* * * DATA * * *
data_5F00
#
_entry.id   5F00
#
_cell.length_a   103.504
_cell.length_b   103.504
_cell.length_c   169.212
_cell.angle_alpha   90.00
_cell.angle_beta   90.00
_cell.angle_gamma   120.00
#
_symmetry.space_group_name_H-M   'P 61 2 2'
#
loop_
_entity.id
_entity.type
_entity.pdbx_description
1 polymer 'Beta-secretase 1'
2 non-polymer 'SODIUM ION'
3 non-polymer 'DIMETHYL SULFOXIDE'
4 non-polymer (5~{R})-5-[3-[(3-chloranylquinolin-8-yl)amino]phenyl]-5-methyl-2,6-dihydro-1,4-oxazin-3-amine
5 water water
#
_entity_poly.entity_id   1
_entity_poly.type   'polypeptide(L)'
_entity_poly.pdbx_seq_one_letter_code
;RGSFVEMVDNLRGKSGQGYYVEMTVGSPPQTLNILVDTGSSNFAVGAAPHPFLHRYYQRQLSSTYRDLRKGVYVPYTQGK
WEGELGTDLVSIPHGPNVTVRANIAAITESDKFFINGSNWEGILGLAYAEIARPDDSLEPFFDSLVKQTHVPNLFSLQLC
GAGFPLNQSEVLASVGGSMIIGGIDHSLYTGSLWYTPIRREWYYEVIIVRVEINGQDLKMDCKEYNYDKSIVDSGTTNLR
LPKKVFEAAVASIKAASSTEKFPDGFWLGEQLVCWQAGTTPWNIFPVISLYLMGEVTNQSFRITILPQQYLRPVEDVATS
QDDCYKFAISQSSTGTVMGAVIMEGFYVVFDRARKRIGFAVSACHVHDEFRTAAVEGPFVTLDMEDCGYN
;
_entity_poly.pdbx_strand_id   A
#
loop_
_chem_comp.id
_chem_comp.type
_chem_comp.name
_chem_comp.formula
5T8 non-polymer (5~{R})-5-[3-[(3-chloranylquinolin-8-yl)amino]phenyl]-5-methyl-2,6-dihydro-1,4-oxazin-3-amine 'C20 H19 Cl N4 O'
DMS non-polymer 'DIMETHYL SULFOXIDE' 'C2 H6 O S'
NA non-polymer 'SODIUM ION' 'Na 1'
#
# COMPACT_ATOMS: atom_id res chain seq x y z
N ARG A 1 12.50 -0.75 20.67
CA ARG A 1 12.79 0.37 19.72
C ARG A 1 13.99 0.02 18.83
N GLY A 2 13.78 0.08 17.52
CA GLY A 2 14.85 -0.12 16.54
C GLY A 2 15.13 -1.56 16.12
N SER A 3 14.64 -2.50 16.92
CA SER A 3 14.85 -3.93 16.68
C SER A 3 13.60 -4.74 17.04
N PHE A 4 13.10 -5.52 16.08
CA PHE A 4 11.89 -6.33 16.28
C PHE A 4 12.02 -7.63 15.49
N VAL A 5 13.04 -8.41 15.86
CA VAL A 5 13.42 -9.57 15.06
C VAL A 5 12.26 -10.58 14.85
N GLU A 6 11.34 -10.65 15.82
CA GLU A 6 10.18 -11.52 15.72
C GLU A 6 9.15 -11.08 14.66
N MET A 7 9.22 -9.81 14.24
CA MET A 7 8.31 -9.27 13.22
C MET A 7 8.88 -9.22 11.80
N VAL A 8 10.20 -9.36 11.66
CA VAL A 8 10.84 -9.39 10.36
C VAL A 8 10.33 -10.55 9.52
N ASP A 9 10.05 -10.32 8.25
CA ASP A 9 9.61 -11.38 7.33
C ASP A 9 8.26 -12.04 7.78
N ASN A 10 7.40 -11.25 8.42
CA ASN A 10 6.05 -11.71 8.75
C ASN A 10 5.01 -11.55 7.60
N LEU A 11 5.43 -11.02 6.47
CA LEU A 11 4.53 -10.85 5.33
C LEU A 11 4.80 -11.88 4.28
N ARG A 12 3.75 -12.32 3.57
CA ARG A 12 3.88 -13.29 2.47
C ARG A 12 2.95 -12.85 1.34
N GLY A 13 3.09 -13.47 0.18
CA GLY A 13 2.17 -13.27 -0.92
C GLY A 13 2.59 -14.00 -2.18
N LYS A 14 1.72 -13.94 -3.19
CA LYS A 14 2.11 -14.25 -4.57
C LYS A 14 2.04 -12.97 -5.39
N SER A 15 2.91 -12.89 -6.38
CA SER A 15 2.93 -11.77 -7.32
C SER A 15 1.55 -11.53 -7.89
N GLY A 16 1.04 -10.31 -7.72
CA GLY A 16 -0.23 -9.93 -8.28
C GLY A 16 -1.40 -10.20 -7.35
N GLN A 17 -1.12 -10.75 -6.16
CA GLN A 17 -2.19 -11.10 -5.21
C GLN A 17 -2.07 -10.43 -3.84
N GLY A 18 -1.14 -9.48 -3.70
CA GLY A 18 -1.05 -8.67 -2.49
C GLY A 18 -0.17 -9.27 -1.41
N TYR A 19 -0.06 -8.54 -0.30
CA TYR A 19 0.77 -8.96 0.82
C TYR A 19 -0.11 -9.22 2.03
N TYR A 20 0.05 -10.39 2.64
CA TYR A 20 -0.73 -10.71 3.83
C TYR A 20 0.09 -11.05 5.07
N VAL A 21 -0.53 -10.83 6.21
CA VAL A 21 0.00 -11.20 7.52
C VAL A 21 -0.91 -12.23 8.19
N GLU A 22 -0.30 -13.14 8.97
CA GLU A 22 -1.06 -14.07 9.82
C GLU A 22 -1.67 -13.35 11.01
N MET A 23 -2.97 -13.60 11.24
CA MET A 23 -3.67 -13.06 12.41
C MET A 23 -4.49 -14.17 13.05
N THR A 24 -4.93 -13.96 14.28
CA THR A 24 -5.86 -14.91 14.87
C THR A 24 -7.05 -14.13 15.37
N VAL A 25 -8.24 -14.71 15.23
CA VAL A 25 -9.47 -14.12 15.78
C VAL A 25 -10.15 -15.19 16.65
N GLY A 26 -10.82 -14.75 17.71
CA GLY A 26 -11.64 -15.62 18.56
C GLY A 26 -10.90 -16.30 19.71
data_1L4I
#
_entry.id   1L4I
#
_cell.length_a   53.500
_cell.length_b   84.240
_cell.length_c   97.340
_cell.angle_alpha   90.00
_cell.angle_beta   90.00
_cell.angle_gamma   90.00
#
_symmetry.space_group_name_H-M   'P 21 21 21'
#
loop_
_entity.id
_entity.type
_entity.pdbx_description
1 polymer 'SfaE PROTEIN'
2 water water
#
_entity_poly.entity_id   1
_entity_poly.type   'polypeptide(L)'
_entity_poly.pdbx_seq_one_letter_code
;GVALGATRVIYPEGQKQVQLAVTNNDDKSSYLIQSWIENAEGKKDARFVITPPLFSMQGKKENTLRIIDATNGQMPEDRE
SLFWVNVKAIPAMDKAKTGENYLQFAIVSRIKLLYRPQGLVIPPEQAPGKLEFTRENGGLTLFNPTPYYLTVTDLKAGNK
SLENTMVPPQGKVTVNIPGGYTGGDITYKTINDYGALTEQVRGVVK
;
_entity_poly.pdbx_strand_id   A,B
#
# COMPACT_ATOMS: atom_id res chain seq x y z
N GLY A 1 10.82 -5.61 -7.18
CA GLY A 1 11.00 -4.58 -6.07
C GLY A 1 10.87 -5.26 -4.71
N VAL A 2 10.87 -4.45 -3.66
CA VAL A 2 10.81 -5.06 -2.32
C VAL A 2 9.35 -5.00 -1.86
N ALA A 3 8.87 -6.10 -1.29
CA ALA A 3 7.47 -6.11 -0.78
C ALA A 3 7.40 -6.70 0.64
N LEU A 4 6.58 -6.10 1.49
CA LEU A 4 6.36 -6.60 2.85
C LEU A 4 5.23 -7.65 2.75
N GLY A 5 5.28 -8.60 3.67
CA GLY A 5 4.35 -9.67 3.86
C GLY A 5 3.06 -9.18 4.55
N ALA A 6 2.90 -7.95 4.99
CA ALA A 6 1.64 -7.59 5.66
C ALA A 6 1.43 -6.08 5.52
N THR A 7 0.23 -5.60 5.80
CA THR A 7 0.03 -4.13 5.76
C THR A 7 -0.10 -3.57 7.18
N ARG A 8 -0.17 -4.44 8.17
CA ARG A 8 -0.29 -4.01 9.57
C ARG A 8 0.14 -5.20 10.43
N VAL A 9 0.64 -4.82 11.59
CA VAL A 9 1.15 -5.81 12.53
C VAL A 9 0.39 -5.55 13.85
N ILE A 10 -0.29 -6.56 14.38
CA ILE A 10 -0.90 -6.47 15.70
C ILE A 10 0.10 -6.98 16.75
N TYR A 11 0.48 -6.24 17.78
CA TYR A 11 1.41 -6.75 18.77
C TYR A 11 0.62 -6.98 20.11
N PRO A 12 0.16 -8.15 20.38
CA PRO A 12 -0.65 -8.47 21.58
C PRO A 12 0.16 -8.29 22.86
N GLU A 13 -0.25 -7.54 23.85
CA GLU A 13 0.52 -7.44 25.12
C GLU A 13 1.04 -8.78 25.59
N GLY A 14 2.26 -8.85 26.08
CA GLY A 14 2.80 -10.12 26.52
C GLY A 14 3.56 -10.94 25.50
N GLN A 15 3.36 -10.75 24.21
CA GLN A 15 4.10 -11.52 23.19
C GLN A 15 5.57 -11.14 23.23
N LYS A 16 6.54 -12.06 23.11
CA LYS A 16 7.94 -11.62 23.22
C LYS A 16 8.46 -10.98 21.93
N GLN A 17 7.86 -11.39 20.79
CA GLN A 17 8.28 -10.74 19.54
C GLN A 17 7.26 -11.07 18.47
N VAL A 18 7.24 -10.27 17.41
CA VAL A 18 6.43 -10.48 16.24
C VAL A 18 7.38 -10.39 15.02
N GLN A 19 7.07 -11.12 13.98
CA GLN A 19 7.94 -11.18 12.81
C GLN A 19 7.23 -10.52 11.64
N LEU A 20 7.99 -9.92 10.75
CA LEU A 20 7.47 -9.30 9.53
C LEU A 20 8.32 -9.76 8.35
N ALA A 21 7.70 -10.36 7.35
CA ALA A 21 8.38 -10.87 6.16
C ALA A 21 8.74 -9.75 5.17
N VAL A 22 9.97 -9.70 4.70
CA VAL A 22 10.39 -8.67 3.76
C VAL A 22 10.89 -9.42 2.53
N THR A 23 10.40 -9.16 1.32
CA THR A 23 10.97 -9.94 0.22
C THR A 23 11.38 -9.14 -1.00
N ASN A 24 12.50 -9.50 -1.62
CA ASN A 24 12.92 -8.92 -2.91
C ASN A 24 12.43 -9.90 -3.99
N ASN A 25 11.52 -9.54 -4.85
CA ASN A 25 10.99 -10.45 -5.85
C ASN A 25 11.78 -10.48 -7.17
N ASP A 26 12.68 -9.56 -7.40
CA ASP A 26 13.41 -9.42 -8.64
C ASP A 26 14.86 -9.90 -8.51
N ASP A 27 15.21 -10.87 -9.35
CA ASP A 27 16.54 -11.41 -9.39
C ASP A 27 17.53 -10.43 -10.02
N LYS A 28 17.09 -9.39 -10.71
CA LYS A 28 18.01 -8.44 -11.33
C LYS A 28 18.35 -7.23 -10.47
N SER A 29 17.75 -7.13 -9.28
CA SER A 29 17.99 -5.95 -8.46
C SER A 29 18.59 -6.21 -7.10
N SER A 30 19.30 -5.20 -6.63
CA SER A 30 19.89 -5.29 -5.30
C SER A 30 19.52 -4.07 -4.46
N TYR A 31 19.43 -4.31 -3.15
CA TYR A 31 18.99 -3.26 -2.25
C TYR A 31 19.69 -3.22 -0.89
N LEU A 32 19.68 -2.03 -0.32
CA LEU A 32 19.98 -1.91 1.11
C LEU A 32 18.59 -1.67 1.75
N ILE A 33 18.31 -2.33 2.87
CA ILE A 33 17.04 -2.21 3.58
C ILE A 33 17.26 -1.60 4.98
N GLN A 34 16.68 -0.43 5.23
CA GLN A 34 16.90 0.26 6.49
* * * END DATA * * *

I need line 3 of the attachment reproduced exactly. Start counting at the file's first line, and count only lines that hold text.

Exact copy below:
_entry.id   5F00